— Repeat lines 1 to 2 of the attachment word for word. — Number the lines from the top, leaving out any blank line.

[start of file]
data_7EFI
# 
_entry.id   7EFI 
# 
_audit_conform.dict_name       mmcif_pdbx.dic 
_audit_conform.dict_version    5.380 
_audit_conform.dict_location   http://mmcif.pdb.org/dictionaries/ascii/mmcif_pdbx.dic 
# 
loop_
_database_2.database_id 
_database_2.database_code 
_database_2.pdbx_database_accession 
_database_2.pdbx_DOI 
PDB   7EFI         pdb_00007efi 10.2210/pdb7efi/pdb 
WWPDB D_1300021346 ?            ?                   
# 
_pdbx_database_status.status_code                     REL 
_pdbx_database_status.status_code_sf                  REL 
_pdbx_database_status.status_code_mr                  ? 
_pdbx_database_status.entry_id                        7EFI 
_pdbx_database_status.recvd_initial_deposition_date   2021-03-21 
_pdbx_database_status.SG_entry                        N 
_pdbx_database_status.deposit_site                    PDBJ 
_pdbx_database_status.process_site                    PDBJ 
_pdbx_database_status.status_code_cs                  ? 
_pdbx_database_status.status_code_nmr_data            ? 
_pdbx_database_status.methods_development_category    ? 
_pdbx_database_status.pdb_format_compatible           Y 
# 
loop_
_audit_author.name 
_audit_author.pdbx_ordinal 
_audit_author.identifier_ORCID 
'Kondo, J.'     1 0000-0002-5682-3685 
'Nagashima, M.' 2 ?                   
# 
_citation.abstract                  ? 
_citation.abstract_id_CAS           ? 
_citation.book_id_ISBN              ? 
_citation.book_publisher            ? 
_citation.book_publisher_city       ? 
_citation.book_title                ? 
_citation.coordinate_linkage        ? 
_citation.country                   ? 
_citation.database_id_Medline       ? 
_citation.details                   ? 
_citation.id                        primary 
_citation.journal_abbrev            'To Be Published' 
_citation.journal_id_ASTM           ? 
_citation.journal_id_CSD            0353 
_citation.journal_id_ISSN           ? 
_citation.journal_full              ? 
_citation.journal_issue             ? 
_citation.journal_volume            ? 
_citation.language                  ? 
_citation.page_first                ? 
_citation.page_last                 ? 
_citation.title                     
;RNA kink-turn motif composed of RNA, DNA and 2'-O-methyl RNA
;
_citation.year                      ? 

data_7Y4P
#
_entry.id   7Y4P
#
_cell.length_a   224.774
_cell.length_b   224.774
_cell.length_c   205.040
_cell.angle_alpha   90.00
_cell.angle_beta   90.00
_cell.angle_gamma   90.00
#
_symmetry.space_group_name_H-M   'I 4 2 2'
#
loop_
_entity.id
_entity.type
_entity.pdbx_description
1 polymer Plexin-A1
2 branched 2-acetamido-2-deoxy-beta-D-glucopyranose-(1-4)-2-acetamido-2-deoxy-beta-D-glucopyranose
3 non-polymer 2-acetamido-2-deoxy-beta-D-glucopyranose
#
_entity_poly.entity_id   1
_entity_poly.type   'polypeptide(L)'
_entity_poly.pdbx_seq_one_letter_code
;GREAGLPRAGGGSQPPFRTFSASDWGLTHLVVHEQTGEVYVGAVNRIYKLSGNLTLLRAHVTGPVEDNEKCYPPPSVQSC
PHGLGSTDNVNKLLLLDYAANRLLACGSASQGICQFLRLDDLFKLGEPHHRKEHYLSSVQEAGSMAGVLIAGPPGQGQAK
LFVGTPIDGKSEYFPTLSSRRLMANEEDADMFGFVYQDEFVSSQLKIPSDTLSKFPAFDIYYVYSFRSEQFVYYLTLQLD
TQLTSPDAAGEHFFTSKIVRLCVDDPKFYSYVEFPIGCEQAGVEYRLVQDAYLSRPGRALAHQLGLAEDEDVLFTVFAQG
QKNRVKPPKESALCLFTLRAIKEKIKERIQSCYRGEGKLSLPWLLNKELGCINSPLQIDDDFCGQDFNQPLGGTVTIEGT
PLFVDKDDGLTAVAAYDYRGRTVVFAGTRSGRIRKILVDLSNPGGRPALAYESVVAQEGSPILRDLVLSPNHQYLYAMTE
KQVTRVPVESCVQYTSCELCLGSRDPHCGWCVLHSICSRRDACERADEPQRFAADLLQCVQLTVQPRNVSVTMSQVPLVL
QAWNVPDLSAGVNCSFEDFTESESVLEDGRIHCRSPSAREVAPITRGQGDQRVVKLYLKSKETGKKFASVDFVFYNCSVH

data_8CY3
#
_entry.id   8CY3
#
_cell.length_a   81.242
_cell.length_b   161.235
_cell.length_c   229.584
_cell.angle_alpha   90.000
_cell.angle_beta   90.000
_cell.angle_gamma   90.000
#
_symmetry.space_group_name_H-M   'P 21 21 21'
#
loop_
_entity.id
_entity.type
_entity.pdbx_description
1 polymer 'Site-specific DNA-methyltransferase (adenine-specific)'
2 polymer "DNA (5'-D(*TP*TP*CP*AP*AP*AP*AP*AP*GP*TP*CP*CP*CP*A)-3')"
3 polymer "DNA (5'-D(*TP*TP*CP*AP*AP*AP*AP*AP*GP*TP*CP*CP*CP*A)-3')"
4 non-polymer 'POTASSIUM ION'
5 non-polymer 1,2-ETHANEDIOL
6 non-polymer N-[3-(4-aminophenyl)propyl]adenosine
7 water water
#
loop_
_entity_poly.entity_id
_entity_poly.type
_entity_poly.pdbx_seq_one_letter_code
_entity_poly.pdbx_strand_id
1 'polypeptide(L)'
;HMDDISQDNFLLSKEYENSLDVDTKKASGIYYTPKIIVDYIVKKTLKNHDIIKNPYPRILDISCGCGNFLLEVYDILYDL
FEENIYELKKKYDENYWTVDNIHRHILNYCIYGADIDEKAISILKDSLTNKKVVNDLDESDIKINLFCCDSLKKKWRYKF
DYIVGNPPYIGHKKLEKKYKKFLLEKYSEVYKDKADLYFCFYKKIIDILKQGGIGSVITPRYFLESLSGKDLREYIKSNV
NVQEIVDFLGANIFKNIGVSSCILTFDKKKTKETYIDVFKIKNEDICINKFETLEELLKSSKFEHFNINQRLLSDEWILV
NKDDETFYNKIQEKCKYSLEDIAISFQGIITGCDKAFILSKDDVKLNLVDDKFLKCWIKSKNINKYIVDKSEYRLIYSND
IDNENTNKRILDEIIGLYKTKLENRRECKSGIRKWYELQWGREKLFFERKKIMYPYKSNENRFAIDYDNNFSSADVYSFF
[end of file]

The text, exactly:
data_7EFI
# 